After Trump admitted on camera that he's open and eager to keep doing crimes, House Speaker Nancy Pelosi remained as firm as ever on her refusal to start an impeachment inquiry. If Trump telling us that he plans to commit more crimes won't move the needle, then showing up in a plaza with a witty-but-angry slogan on a placard won't do it, either. So, of course, the only people who showed up are the insufferable hippies who actually enjoy protests.
Trump realizes that he can do whatever he wants and that no one is going to stop him. That is clearly his greatest pleasure in life, one that even outstrips buying the silence of porn stars whom he pressured into underwhelming sex.
Half the reason Trump does bad things is because he gets off on getting away with it, as demonstrated by the innumerable contractors he's screwed over and wives he's cheated on. He even told voters as much during the campaign, when he infamously bragged, "I could stand in the middle of Fifth Avenue and shoot somebody and I wouldn't lose voters."
Trump's "speculative" admission to Stephanopoulos that he intends to commit election fraud in 2020 wasn't a slip of the tongue, as evidenced by his insistence on redoing shots he didn't like, as if a news interview were a scripted TV show. Instead, Trump was testing Pelosi, like the velociraptors in "Jurassic Park" testing the fences. Her reaction — which is to do nothing — lets Trump know there are basically no limits. There's nothing he can do, no crime so big that he can admit to doing, or say he might do again, that will actually propel Democrats to start an impeachment inquiry.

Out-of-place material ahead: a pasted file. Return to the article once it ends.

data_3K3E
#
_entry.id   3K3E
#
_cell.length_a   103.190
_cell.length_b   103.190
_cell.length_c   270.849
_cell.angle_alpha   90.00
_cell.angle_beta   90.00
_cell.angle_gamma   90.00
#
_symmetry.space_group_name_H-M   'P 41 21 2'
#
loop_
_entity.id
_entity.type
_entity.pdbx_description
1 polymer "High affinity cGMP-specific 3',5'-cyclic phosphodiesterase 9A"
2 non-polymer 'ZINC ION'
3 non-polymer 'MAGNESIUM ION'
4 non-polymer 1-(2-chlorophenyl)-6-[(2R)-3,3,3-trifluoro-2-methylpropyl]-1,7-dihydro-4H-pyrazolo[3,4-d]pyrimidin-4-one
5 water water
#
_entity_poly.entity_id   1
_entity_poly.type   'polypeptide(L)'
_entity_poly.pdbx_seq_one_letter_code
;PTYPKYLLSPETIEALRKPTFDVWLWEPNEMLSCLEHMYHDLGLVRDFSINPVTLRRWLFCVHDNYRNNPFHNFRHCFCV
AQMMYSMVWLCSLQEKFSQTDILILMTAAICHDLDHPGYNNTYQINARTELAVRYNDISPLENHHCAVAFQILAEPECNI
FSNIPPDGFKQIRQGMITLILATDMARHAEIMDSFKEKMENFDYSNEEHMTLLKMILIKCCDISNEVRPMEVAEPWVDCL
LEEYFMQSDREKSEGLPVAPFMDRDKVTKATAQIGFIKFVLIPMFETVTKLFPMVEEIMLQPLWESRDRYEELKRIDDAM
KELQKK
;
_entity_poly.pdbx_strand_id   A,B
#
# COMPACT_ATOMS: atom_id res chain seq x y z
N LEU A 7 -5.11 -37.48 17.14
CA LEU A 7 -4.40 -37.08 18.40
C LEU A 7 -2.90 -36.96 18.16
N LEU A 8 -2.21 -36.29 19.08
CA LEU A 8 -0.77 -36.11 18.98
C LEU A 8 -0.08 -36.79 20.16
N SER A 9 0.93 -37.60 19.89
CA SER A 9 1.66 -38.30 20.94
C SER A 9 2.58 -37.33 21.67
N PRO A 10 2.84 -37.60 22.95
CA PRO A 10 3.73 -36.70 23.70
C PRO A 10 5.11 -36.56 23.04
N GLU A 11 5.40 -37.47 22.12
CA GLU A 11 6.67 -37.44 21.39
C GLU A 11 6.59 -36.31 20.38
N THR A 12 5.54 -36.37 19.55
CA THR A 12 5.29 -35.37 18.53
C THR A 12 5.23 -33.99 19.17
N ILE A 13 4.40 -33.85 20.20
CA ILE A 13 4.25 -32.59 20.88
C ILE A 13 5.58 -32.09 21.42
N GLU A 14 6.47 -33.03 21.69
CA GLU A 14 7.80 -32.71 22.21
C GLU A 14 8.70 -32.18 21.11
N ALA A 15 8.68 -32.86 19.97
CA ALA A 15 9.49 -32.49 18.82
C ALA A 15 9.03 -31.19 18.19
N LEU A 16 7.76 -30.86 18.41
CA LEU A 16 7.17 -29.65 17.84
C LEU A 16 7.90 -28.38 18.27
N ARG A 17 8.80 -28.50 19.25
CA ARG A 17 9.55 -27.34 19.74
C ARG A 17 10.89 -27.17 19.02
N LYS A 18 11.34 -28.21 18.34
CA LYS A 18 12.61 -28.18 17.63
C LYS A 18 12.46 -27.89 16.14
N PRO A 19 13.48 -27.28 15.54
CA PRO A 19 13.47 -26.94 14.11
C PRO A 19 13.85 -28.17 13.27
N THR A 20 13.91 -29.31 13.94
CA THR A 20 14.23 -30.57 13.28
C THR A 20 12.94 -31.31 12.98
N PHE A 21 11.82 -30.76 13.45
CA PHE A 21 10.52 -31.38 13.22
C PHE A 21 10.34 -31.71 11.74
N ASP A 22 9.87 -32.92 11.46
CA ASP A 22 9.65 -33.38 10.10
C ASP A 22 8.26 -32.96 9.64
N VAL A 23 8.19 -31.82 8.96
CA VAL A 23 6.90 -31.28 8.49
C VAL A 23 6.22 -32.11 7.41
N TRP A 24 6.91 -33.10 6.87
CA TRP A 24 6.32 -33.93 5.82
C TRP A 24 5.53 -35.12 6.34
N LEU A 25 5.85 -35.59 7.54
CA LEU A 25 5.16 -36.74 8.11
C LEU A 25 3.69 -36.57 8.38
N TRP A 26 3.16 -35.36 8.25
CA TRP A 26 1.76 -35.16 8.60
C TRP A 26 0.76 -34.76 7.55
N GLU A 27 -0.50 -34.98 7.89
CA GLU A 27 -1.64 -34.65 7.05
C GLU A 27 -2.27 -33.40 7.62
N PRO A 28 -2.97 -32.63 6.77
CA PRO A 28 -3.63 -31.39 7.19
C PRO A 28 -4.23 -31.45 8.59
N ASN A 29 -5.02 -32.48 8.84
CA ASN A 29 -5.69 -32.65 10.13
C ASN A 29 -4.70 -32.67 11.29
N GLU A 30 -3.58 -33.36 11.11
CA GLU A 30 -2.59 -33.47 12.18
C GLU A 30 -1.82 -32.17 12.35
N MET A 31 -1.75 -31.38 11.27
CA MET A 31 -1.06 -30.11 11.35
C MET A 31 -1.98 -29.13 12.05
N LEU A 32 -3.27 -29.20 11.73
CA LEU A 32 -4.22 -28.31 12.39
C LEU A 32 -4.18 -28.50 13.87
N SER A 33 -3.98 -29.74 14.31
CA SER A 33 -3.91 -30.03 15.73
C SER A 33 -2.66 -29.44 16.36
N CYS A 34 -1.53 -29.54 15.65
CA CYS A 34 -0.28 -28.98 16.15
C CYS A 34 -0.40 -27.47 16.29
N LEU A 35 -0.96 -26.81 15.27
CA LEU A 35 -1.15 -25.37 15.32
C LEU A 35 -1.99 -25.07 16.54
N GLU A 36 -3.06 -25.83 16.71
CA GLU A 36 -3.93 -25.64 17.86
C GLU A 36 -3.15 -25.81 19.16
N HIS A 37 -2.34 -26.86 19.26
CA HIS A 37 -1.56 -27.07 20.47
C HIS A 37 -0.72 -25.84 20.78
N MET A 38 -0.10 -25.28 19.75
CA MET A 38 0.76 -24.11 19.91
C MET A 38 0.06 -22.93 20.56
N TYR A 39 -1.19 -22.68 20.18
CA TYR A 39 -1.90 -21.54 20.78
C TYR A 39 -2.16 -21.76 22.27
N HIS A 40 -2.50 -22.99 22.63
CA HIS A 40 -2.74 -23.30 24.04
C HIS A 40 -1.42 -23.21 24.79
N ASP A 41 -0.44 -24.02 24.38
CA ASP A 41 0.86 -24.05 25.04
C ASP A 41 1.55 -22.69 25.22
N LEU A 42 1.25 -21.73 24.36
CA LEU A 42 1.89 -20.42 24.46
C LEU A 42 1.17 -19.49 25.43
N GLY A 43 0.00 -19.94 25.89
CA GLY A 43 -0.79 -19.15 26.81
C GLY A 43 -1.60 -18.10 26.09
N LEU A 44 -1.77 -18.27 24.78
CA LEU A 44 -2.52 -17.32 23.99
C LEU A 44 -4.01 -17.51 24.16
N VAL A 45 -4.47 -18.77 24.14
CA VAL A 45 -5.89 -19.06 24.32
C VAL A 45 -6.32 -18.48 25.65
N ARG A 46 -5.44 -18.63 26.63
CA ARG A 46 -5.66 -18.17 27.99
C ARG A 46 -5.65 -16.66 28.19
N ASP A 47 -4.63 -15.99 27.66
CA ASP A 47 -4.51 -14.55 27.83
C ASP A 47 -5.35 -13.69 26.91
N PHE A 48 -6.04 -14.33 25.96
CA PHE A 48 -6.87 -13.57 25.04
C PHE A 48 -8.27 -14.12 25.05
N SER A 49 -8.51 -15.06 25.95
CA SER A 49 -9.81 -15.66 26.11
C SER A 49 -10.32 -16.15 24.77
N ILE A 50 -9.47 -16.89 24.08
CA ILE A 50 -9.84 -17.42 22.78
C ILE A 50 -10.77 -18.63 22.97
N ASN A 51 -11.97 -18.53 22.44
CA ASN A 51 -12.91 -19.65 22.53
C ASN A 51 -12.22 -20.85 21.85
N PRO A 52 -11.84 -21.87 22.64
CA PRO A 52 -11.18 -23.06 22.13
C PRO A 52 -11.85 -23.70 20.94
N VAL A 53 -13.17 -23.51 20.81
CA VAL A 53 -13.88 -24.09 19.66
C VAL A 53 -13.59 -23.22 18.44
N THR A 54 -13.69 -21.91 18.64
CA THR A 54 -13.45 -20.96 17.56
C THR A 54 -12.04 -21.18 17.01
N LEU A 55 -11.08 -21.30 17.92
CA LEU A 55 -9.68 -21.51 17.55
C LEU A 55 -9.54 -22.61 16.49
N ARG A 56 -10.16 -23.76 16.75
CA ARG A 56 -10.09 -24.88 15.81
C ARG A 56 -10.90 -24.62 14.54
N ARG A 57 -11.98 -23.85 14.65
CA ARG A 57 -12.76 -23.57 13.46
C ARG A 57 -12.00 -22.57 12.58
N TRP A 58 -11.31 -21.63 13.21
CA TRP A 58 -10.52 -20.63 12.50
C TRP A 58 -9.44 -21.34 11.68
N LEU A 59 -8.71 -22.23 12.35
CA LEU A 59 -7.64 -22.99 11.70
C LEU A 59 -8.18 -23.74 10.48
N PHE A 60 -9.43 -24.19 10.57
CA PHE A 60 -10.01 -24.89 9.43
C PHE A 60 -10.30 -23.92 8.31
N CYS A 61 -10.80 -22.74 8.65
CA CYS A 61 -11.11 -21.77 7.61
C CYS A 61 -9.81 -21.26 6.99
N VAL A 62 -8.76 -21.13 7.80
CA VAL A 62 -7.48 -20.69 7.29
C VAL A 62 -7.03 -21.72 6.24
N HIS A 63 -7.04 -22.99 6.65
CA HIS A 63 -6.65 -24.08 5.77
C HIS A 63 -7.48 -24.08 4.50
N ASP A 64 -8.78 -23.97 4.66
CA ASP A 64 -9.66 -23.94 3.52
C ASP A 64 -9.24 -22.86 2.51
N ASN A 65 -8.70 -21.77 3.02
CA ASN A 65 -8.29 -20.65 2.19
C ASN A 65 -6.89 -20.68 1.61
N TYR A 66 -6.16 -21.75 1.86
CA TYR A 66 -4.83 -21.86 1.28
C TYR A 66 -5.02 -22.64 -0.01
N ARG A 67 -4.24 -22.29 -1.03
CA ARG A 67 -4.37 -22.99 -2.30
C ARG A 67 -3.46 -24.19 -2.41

It's no wonder, then, that Trump is feeling himself. He realizes that accountability for his abundant misdeeds isn't coming and he's free to do what he wants, with no real danger of facing the consequences. Trump has slowly become more emboldened over the past couple of years, but now he's coming into the realization that the election of 2018 was not the threat to his power he clearly thought and feared it was. Now there's real reason to worry he'll conclude the same about the prospect of losing the 2020 election.
What happens when a man who has no moral compass realizes he can do whatever he wants without consequence?
Democrats still have a chance to stop this. Starting an impeachment inquiry and taking stronger measures to arrest witnesses who are refusing subpoenas would go a long way towards wiping the gloating smirk off our president's face. It might also make him think twice about escalating his attacks on American democracy. But for some reason, Democratic leaders seem more interested in complaining that no one cares about their go-nowhere health care bills than in taking the fight to Donald Trump, so that he's a little less sure he can get away with his endless career of crime.